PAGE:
Table of Contents

Research Handbook on the International Penal System

Research Handbook on the International Penal System

Research Handbooks in International Law series

Edited by Róisín Mulgrew and Denis Abels

Drawing on the expertise and experience of contributors from a wide range of academic, professional and judicial backgrounds, this handbook critically analyses the laws, policies and practices that govern detention, punishment and the enforcement of sentences in the international criminal justice context. Comprehensive and innovative, it also explores broader normative questions related to international punishment and makes recommendations for the international penal system’s development.

Chapter 13: International penal law: aligned with or autonomous from international human rights law?

Lorna McGregor

Subjects: law - academic, criminal law and justice, human rights, public international law

Extract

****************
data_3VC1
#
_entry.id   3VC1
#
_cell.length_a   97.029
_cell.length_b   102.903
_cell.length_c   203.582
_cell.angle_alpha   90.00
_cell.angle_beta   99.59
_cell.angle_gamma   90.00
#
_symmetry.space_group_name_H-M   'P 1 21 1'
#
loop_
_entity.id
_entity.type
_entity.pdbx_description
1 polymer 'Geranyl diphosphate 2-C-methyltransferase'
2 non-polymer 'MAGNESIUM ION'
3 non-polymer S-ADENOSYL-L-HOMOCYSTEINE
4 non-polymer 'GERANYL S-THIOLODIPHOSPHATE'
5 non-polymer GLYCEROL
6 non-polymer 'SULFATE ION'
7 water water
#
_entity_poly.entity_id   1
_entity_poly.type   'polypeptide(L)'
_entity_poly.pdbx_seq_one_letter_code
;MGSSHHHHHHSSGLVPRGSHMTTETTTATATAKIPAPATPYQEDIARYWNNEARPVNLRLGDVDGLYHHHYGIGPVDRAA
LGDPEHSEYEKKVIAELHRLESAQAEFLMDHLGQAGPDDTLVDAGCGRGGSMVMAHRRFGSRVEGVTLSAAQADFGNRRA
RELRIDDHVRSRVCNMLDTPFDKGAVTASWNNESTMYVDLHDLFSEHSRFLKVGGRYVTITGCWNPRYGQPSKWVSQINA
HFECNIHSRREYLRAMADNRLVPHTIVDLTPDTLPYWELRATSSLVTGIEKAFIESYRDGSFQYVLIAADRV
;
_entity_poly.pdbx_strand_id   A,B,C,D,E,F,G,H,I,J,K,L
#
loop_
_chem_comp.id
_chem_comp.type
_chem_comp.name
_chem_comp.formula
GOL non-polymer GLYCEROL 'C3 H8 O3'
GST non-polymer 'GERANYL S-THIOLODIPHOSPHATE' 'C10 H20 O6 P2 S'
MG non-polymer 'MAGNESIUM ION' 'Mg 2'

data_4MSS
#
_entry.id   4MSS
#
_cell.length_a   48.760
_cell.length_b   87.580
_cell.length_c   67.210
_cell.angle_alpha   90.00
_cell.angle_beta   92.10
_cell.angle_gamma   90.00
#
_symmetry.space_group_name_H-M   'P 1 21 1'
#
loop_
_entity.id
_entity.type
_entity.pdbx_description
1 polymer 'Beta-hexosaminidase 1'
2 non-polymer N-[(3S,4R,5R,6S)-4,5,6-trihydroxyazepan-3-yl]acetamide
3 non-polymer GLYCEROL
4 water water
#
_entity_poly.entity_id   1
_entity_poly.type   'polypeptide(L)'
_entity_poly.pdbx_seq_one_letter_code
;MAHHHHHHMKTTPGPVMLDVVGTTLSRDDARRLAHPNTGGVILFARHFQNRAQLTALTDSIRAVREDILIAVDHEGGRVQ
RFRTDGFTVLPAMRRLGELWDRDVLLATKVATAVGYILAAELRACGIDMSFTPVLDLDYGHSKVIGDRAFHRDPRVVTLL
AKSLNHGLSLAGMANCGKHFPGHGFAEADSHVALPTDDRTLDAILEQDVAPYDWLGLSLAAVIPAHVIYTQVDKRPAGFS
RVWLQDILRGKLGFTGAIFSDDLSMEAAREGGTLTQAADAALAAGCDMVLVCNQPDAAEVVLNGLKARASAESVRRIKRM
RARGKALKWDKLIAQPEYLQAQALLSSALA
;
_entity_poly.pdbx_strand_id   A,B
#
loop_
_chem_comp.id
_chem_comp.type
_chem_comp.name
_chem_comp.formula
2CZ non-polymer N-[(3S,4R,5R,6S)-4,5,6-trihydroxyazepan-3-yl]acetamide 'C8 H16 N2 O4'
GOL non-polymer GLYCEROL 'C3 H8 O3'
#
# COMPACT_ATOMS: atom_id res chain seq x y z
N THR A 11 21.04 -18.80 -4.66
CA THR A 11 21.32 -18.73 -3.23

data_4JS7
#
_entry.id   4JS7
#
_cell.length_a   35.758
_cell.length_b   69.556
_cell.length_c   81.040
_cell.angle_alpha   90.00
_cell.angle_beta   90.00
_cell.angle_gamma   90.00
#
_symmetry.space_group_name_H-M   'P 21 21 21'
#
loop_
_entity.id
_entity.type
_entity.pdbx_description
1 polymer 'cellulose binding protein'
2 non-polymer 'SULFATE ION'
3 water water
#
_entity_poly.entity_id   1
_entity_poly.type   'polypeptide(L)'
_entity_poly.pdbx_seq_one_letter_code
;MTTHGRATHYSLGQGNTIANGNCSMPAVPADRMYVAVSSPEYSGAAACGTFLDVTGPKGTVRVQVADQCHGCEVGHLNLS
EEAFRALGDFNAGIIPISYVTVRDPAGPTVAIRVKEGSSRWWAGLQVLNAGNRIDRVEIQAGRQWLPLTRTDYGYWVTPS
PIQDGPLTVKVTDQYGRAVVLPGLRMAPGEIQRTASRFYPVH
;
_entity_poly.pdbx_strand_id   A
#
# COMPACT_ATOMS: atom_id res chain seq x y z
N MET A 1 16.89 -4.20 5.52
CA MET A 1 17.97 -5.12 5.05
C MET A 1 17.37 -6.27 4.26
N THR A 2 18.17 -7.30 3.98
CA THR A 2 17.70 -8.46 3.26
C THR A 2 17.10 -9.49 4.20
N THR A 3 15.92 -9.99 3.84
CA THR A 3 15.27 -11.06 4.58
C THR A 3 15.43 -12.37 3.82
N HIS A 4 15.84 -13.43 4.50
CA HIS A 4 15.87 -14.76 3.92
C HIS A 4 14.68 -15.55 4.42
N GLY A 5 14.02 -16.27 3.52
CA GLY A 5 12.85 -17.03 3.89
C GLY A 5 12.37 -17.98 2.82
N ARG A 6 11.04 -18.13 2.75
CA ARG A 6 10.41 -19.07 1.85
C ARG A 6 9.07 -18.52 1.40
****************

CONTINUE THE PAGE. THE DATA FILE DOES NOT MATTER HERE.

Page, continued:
International criminal law (ICL) and international human rights law (IHRL) are closely connected. The two sub-branches of public international law overlap in substance as international crimes can also be characterised as serious human rights violations. They can therefore work in parallel to provide a more complete system of accountability with ICL addressing individual responsibilityand IHRL addressing the responsibility of the State over the same set of crimes. Treaties such as the Rome Statute (ICCSt) establishing the ICC explicitly acknowledge the relationship between ICL and IHRL in requiring that the ‘application and interpretation’ of the ICCSt, Elements of Crime and RPE are ‘consistent with internationally recognized human rights’. The establishment of ad hoc international criminal tribunals such as the ICTY and the ICTR, the permanent ICC and increased accountability at the national level have enabled a richer development of ICL. When the ad hoc international criminal tribunals were first established, it was inevitable that they would be influenced by IHRL in areas such as the definition of crimes given the close relationship between the two sub-branches and the experience of IHRL in defining crimes such as torture. However, as the ad hoc international criminal tribunals handled more cases, they increasingly asserted autonomy from IHRL and preferenced self-citation due to what Frouville characterises as a ‘phenomenon of institutional dynamics’. Frouville provides two further explanations for this shift towards autonomy.

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